I hope the topic question is not out of bounds, but the end of December is upon us and I am wondering if there has been any public announcement that beta units have been shipped yet.
Nope. And they have said they will not publish who or when they where shipped.
I suspect that no matter what the status of the units, come Dec 31st “something” will go out the door to a non Glowforge employee. Even if they bubble wrapped the demo unit and drove it over to a techie, and asked for what they thought, it would technically meet the Beta shipping deadline. At least that is what I would do to keep the naysayers at bay. Even a demo unit in the hands of an independent reviewer would provide some useful test data.
LMAO! Sounds like a true product developer. Deadlines always mean midnight and shipping is a flexible thing - get something out to someone.
But not only does it keep the naysayers quiet (only for a bit, they’re always looking for something to bleat about), it keeps the team focused on tangible results and gives them a little “win” too on the sometimes difficult road to product vision fulfillment.
I’m in the middle of a software project going through similar gestation pains myself.
On Dec 2, Dan said:
“The first ones will ship in as little as two weeks.”.
"Can I talk publicly about my beta unit?
We’re working on legal paperwork, and the answer may not be the same
for everyone. For example, we might ask someone who’s active on the
board here to document their tests in public, while we might ask someone
who’s got a great engineering background to sign a more detailed
nondisclosure agreement so they can test things we haven’t talked about
publicly yet. "
All we can say at this time is the beta program has started.
Careful, “as little as two weeks” could be interpreted as April.
As in April 1…
My completely baseless and speculative guess is they already delivered a few to people around Seattle. I doubt anyone outside the Seattle area will get a beta until after the new year.
My guess would be the first batch will be “hush-hush” technical testing; second will be more open general user testing. This is also a completely baseless guess.
It’s why I never mention a year when someone asks me for a date.
I find everybody is happier that way.
For a while.
Except your fiance!
I felt a little funny asking as no one else had so far as I saw.
I’ve been in a few critical deadlines, usually on the responsibility end, so I do have sympathy for the GF team. With age comes the realization that its rarely a good idea to ship something before it is ready, especially where hardware is concerned, so I would encourage GF to get that right before the concrete sets. I’m OK with shipping something incomplete out now to technically satisfy a commitment and avoid bad press as that will also help to finalize the HW feature set.
I guess that we wait and see. I hope that the staff gets a bit of respite to spend time with friends and family during this holiday season. Sometimes a week off can do amazing things for intuition and energy.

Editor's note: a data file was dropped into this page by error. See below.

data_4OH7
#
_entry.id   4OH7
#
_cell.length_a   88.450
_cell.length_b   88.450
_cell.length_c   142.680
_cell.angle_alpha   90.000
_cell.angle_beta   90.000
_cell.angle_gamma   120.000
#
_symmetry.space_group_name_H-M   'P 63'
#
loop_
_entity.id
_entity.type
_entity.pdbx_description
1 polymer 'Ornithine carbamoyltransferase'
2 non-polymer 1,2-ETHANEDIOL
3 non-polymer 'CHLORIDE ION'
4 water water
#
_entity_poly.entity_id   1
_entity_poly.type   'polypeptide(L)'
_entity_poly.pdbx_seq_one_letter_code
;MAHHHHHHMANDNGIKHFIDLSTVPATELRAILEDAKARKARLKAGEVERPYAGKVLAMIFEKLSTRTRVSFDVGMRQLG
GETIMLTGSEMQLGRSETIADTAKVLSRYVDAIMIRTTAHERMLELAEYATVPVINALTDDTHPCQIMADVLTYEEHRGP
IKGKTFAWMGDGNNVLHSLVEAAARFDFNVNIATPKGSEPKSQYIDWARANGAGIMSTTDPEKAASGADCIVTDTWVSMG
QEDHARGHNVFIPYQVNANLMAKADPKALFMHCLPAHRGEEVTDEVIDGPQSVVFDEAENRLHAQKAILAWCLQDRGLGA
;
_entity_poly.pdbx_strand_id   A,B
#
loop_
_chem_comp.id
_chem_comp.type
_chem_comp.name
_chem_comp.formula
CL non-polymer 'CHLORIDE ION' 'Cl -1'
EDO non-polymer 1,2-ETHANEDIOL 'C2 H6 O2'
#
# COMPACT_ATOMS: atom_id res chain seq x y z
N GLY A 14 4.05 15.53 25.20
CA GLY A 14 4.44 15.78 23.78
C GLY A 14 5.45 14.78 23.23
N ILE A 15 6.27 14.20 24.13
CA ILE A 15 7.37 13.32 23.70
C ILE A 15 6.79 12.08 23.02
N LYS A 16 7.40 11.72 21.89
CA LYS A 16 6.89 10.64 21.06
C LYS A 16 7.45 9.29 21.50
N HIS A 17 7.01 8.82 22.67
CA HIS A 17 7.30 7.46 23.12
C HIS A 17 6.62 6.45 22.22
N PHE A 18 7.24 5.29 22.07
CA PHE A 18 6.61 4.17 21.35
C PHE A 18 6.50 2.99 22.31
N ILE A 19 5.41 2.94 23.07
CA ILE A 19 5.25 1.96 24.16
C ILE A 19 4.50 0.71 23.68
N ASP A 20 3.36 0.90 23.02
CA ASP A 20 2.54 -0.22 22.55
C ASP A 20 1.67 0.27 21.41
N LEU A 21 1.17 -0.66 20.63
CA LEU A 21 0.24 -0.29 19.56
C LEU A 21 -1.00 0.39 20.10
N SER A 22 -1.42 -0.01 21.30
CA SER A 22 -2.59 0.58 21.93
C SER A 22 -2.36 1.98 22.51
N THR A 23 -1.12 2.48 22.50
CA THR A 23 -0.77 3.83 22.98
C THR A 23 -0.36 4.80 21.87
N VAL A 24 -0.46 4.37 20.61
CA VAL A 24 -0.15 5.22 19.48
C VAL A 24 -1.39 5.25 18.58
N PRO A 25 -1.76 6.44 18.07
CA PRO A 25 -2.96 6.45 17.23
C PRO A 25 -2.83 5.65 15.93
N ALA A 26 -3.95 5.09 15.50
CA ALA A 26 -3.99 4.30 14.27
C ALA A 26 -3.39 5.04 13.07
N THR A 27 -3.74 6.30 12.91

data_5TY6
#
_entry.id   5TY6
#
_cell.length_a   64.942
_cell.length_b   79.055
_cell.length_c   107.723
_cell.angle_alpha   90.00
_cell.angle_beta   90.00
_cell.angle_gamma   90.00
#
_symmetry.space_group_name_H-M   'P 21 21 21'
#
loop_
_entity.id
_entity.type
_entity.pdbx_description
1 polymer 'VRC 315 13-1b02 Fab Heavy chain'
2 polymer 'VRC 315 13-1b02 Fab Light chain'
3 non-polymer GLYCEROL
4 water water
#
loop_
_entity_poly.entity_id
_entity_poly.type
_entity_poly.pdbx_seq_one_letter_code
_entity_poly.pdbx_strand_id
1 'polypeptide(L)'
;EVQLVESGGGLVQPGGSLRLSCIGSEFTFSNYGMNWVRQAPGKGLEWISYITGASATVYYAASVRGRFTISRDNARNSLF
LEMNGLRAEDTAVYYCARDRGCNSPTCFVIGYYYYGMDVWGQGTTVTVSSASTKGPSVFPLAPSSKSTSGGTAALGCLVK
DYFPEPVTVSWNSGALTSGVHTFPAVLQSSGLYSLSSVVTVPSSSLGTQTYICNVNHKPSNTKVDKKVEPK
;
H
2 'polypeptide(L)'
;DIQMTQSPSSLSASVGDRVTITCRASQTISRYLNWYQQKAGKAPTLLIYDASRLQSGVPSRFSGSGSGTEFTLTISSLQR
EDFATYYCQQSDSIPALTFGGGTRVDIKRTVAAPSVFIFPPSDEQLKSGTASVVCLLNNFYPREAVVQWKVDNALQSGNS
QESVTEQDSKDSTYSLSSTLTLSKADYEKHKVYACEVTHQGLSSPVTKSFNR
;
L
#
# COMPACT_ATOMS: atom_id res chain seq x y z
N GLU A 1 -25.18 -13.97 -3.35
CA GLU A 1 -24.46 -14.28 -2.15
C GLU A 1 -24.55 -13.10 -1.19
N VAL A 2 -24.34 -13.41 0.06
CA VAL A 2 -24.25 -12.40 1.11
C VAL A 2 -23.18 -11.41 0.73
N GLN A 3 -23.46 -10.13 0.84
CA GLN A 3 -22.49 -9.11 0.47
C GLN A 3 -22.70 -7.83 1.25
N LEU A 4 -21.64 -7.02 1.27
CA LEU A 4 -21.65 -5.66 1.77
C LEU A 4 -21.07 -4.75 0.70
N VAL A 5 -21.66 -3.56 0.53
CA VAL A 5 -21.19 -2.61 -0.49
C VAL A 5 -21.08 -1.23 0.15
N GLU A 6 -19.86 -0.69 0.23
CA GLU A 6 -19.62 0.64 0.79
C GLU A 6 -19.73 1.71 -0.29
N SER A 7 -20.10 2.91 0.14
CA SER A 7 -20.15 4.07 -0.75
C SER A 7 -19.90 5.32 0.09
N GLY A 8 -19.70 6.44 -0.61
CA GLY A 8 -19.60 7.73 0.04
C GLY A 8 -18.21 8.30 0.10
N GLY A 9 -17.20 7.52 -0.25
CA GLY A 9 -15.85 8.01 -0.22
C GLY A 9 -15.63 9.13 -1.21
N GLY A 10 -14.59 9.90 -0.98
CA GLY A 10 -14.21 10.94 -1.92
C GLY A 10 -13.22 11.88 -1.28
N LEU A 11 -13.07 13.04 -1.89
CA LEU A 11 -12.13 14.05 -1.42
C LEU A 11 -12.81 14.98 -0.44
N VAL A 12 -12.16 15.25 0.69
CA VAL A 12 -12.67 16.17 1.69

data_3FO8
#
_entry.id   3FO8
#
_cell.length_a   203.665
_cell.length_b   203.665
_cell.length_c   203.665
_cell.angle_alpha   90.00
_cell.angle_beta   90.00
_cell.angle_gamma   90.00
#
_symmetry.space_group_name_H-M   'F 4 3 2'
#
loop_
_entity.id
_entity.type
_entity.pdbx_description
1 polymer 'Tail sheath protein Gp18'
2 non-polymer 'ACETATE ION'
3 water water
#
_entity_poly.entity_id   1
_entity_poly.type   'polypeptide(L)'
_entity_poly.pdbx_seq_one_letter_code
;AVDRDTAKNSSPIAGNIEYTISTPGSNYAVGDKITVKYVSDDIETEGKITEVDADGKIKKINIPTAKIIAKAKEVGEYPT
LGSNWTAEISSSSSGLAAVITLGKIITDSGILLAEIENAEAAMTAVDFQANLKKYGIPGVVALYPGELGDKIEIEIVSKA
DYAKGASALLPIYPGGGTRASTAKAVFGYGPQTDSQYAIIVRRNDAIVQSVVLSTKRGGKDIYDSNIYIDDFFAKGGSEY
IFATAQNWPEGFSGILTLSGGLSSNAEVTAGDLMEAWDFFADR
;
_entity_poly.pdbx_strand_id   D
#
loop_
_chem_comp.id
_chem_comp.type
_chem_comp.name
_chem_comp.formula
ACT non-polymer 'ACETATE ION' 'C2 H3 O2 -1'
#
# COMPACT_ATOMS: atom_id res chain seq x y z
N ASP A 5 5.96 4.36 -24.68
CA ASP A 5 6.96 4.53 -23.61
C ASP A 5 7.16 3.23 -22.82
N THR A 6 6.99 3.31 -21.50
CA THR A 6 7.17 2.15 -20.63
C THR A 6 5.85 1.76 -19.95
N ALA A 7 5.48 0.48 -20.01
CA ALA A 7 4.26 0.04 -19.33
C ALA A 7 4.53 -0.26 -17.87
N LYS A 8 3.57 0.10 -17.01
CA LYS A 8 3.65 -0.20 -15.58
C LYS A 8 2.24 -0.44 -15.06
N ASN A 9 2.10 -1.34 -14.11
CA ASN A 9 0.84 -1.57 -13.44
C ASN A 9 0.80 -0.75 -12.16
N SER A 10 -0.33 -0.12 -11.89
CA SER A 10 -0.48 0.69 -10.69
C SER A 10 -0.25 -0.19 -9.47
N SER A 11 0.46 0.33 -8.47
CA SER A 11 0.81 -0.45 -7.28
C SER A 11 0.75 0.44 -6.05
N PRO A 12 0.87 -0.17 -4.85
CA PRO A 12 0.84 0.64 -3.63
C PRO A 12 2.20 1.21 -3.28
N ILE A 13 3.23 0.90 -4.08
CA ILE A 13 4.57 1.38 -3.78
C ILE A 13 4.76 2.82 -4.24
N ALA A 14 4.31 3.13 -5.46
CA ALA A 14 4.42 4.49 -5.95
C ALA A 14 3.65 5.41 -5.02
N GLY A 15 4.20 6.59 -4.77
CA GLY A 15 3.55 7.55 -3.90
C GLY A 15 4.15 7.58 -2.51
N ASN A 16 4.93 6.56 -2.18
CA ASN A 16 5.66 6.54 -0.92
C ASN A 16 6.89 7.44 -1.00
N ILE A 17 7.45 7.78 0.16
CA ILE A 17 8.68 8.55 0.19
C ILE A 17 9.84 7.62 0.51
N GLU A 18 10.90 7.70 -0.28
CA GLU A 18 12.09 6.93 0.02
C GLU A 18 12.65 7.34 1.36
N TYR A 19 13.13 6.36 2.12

I’ve found that’s true for hardware (maybe…at least anything that can’t be updated in firmware anyway). But in software I’ve begun to subscribe to the school of thought that says if you wait for perfect in software you’ll never ship because you’ll fall prey to feature creep and bloat. Getting software out early gets real world, real user feedback before you waste a lot of time building something brilliant that real people decide is dreck. Once you get past the minimally viable product stage, the downsides of waiting seem to outweigh the benefits of early release (with frequent updates).
I agree that delaying software to add one more thing, fix one more minor bug, run one more esoteric test case, is waiting for a perfect that will never arrive. That said, receiving updates every week is a sign of poor software development processes (sometimes the flip side of the poor processes that lead to nothing ever being released and sometimes the same ones.)
That’s actually one hidden benefit of Glowforge doing most of the S/W through Cloud services. The end user will only notice updates if new features are added or if the user interface changes. This Discourse forum for example has been updated many, many times since late Sept but the users have not noticed most of the changes and receive no S/W updates on their end.
One advantage to shipping software before it is fully formed is that it can give users a chance to provide feedback for features or preferred workflow before the developers are so committed that change becomes nearly impossible. That is probably easier with cloud software so updates can be rolled out quickly and widely. I’ve been using Onshape for the past 8 months or so. They recently came out of open beta and have been doing significant updates every 3-4 weeks. They have an active forum and actively solicit user suggestions. It would be terrific if Glowforge could follow that model.
It seems to me that hardware is quite a bit different - that better be pretty well nailed down by the time of beta testing.